Congress takes aim at Iranian drone issue as concerns mount
The House Foreign Affairs Committee approved a measure shoring up U.S. sanctions on weaponized Iranian drones
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Observers and U.S. partners inside and outside the Middle East have raised alarms in recent weeks about the growing threat of weaponized drones used by Iran and its proxies to attack U.S. troops and partner nations — and Congress appears to be taking notice.
On Friday, a bill clarifying that the creation and proliferation of weaponized drones and drone technology is covered under the U.S.’s conventional weapons sanctions on Iran sailed through the House Foreign Affairs Committee by a bipartisan voice vote. The bill was first introduced less than two weeks ago.
“As we have seen in recent months, Iran and Iran-aligned terrorist and militia groups have been growing increasingly aggressive with their drone attacks in the Middle East, targeting U.S. troops, commercial vessels, partner countries and more,” Rep. Greg Meeks (D-NY), the committee chair, said. “The Biden administration is already taking this threat seriously and this clarification will help show the international community that Iranian UAV [unmanned aerial vehicle] proliferation will not be tolerated by the United States Congress.”
Meeks also said the bill would “in no way interfere with the ongoing nuclear talks” taking place in Vienna.
The committee rejected an amendment from Rep. Scott Perry (R-PA) that would have added a provision to the bill addressing Iran’s nuclear program.
Rep. Michael McCaul (R-TX), the committee’s ranking member, noted that he and Meeks disagree about the nuclear negotiations but “are in lockstep that Congress needs a strong, united response to the drones targeting American service members and diplomats as well as our allies in the Middle East.”
The sanctions approach is also likely to find support in the Senate.
“[Drones] should be part of any sanctions conversation with Iran,” Sen. Marco Rubio (R-FL), the top Republican on the Senate Intelligence Committee, who also sits on the Foreign Relations Committee, told Jewish Insider last week.
In what several senators characterized as another move to counter to Iranian drones, a bipartisan group of senators last week blocked efforts to stop a sale of $650 million in air-to-air missiles to Saudi Arabia, which the kingdom uses against drones and missiles. Thirty senators voted in favor of blocking the sale.
But Saudi Arabian officials said last week that they need hundreds more Patriot missiles, which cost around $1 million each, to maintain their defenses against the drones, and are turning to both the U.S. and U.S. partners around the world for help.
“That’s a big danger,” Rubio said, of the Patriot missile shortage. “Whatever it takes to defeat any sort of Iranian proxies from presenting a danger not just to them but to others in the region and the world.”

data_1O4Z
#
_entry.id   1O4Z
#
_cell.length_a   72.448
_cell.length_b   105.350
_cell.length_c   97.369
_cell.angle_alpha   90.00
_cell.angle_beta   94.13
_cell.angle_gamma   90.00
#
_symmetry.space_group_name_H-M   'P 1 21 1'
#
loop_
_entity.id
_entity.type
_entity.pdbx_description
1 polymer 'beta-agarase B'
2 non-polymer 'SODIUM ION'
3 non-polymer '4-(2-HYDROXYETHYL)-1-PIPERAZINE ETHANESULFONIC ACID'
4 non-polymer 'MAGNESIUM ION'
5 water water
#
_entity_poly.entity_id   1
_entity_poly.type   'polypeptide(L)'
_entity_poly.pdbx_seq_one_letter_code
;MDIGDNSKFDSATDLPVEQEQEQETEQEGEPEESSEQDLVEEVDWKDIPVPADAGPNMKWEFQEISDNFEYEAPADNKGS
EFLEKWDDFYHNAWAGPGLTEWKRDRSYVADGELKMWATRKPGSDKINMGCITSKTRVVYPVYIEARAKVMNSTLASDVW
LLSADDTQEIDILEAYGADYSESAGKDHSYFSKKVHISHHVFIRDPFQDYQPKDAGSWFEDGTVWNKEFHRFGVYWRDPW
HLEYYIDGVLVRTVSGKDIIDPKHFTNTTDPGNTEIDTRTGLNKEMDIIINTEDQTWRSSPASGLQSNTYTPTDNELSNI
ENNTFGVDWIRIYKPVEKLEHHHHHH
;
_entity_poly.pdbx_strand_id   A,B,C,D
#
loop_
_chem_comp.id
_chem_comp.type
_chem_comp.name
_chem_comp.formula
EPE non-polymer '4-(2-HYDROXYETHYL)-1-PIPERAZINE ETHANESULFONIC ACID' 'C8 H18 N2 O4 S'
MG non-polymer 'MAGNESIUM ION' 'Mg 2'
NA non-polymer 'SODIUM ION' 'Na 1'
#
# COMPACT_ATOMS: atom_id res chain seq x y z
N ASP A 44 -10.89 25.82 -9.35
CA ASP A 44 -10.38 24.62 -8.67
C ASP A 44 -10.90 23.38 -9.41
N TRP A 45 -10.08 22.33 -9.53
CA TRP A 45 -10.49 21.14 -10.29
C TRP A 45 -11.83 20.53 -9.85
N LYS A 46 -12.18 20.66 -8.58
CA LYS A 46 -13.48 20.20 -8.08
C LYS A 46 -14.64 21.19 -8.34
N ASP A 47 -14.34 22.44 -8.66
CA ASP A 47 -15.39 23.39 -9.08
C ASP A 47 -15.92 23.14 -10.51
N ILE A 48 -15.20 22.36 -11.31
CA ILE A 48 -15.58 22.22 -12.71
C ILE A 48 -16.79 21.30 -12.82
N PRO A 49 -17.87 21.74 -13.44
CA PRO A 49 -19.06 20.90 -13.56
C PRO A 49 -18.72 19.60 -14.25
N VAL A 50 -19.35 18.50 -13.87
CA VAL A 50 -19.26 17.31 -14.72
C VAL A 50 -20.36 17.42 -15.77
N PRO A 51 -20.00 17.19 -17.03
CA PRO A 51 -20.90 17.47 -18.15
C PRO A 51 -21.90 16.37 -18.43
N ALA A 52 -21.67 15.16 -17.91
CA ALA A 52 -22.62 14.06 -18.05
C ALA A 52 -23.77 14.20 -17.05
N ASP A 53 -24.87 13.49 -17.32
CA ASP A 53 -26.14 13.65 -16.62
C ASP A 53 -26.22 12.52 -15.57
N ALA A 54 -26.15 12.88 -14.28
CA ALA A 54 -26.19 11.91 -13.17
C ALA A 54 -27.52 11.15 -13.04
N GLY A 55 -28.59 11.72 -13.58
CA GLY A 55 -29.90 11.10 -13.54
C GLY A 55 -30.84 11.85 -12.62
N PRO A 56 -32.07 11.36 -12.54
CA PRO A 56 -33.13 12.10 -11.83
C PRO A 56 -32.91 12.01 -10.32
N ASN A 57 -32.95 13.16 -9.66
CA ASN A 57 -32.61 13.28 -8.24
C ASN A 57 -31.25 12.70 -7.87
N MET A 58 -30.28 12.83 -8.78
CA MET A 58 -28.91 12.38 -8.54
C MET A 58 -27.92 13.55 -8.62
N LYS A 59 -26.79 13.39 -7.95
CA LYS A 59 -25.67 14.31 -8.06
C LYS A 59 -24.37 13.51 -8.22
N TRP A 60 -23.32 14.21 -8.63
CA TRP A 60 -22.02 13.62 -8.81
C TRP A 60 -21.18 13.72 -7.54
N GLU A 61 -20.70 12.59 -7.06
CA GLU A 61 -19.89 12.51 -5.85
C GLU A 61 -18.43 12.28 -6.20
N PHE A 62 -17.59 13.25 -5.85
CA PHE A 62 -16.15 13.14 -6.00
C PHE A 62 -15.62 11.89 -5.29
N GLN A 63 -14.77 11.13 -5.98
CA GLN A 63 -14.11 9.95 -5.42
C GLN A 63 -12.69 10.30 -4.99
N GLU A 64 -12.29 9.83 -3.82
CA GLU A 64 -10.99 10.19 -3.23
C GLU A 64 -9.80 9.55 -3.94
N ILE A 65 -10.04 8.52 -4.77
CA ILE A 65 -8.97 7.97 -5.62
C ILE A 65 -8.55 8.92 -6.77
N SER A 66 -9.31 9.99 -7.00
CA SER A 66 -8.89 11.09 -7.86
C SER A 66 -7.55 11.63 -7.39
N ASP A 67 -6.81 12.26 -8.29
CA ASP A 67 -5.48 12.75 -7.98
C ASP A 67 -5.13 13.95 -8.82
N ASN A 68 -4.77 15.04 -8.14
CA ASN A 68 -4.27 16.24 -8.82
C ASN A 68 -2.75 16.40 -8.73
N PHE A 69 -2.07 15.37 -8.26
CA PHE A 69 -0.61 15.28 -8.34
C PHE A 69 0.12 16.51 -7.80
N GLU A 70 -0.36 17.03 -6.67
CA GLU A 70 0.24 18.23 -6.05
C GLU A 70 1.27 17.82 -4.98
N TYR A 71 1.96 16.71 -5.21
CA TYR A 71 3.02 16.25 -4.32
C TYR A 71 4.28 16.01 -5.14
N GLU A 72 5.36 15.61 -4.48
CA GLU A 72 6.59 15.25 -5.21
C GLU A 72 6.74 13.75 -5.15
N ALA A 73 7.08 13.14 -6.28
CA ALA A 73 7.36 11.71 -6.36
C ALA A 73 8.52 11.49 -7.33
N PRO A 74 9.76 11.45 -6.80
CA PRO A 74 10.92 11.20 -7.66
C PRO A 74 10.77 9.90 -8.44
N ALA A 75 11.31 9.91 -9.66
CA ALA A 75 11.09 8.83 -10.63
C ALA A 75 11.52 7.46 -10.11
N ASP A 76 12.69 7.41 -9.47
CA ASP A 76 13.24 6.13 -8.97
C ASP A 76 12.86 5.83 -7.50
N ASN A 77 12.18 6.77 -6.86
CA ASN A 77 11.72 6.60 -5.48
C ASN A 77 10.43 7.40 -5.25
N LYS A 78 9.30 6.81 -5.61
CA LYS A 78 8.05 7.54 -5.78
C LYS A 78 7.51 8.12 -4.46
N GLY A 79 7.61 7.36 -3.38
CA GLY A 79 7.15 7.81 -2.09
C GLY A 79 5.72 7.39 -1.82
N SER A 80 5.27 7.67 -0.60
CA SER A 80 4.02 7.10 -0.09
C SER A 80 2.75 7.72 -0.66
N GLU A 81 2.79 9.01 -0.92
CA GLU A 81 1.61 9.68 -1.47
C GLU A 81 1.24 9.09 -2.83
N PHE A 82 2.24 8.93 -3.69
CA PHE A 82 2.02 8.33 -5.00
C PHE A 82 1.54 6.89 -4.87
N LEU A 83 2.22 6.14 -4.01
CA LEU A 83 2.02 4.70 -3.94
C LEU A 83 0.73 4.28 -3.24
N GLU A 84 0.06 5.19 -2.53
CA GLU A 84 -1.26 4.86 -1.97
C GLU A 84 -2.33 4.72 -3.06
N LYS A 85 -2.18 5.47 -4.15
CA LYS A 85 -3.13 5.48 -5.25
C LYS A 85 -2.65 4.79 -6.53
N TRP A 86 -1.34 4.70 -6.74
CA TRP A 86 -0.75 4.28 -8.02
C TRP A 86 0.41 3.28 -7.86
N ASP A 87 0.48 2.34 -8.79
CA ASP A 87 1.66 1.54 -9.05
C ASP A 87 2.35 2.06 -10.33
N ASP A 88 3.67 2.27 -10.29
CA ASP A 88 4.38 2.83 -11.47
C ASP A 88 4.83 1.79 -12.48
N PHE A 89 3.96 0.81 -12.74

The administration is reportedly considering selling more missiles directly to Saudi Arabia, a sale that would likely trigger another battle in Congress.
Some observers in Israel say the U.S. has not been aggressive enough in its response to the drone threat.
“Drones are a technology that is easy to acquire, easy to operate, you can buy some of the stuff on Amazon and it might change the balance of power. It gives terrorists a weapon that is not that easy to defend against, particularly as they fly low, and they can carry a lot of explosives,” Professor Ephraim Inbar, president of the Jerusalem Institute for Strategy and Security, told JI last week. “Iran should pay a cost for arming its proxies with this type of weaponry.”
“If some militias use Iranian drones to attack American targets like the Al-Tanf base [in the Syrian desert near the borders of Iraq and Jordan] or American bases in Iraq, they should shoot back. It’s simple,” Inbar continued. “Once Americans were good cowboys, they are no longer so.”
Yoel Guzansky, a senior research fellow at the Institute for National Security Studies who also served in Israel’s National Security Council, told JI that the drone issue is “a chance for Israel to offer its assistance” to Saudi Arabia, though the chances of that happening “are very low right now.”
“There is all kinds of assistance Israel could offer, not necessary to sell them Iron Dome batteries but it is about Israel [assisting] in an unofficial, quiet way, not to embarrass the Saudis,” Guzansky said. “[Israel and Saudi Arabia] face mostly the same threats from Iran. The Houthis in Yemen and Hezbollah in Lebanon are cooperating with each other; in the same way, Israel can learn from the Saudis about the threats it’s facing — we should be learning from each other.”
Guzansky also criticized the U.S. for pulling back forces from the kingdom (the U.S. removed most of its own missile defense and Patriot batteries earlier this year) even as Saudi Arabia threats continue.
“They [Saudi Arabia] do have a gap in their air defenses; we saw that in the 2019 attack on their oil installations, and the paradox is that now, when they are suffering so much from these missile attacks, the U.S. is evacuating its assets from Saudi Arabia,” Guzansky said.
Jewish Insider’s Ruth Eglash and Tamara Zieve contributed reporting.